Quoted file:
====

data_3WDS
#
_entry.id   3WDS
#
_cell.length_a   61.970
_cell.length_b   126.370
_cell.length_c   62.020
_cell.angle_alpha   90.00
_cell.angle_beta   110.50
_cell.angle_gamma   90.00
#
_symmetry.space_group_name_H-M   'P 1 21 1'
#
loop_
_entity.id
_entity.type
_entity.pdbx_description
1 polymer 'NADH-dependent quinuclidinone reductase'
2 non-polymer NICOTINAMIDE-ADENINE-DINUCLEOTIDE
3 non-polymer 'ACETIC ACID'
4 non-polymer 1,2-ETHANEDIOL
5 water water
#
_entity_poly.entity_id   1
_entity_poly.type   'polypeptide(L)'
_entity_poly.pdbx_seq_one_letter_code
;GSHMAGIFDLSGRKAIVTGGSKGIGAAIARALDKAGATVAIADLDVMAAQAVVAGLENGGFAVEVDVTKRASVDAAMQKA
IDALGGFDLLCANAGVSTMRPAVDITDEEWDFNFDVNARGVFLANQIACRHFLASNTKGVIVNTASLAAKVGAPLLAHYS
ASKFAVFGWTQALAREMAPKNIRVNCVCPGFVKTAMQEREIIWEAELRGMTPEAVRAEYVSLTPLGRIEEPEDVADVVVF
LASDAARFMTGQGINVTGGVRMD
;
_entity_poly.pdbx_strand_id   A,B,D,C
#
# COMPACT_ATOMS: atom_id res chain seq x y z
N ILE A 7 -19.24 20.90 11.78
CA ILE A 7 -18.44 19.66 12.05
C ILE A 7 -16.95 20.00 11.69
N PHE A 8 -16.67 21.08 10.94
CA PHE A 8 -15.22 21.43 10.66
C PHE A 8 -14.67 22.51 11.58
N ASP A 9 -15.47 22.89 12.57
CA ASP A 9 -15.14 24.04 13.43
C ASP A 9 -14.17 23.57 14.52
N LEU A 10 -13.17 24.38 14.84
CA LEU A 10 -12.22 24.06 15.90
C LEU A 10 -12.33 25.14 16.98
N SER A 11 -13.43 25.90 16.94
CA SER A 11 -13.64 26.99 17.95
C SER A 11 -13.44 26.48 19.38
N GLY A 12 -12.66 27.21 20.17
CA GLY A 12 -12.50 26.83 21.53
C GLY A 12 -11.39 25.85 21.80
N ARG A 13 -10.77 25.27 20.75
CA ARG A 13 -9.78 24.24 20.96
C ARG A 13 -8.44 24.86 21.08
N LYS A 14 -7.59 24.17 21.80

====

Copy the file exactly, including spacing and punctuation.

data_3WDS
#
_entry.id   3WDS
#
_cell.length_a   61.970
_cell.length_b   126.370
_cell.length_c   62.020
_cell.angle_alpha   90.00
_cell.angle_beta   110.50
_cell.angle_gamma   90.00
#
_symmetry.space_group_name_H-M   'P 1 21 1'
#
loop_
_entity.id
_entity.type
_entity.pdbx_description
1 polymer 'NADH-dependent quinuclidinone reductase'
2 non-polymer NICOTINAMIDE-ADENINE-DINUCLEOTIDE
3 non-polymer 'ACETIC ACID'
4 non-polymer 1,2-ETHANEDIOL
5 water water
#
_entity_poly.entity_id   1
_entity_poly.type   'polypeptide(L)'
_entity_poly.pdbx_seq_one_letter_code
;GSHMAGIFDLSGRKAIVTGGSKGIGAAIARALDKAGATVAIADLDVMAAQAVVAGLENGGFAVEVDVTKRASVDAAMQKA
IDALGGFDLLCANAGVSTMRPAVDITDEEWDFNFDVNARGVFLANQIACRHFLASNTKGVIVNTASLAAKVGAPLLAHYS
ASKFAVFGWTQALAREMAPKNIRVNCVCPGFVKTAMQEREIIWEAELRGMTPEAVRAEYVSLTPLGRIEEPEDVADVVVF
LASDAARFMTGQGINVTGGVRMD
;
_entity_poly.pdbx_strand_id   A,B,D,C
#
# COMPACT_ATOMS: atom_id res chain seq x y z
N ILE A 7 -19.24 20.90 11.78
CA ILE A 7 -18.44 19.66 12.05
C ILE A 7 -16.95 20.00 11.69
N PHE A 8 -16.67 21.08 10.94
CA PHE A 8 -15.22 21.43 10.66
C PHE A 8 -14.67 22.51 11.58
N ASP A 9 -15.47 22.89 12.57
CA ASP A 9 -15.14 24.04 13.43
C ASP A 9 -14.17 23.57 14.52
N LEU A 10 -13.17 24.38 14.84
CA LEU A 10 -12.22 24.06 15.90
C LEU A 10 -12.33 25.14 16.98
N SER A 11 -13.43 25.90 16.94
CA SER A 11 -13.64 26.99 17.95
C SER A 11 -13.44 26.48 19.38
N GLY A 12 -12.66 27.21 20.17
CA GLY A 12 -12.50 26.83 21.53
C GLY A 12 -11.39 25.85 21.80
N ARG A 13 -10.77 25.27 20.75
CA ARG A 13 -9.78 24.24 20.96
C ARG A 13 -8.44 24.86 21.08
N LYS A 14 -7.59 24.17 21.80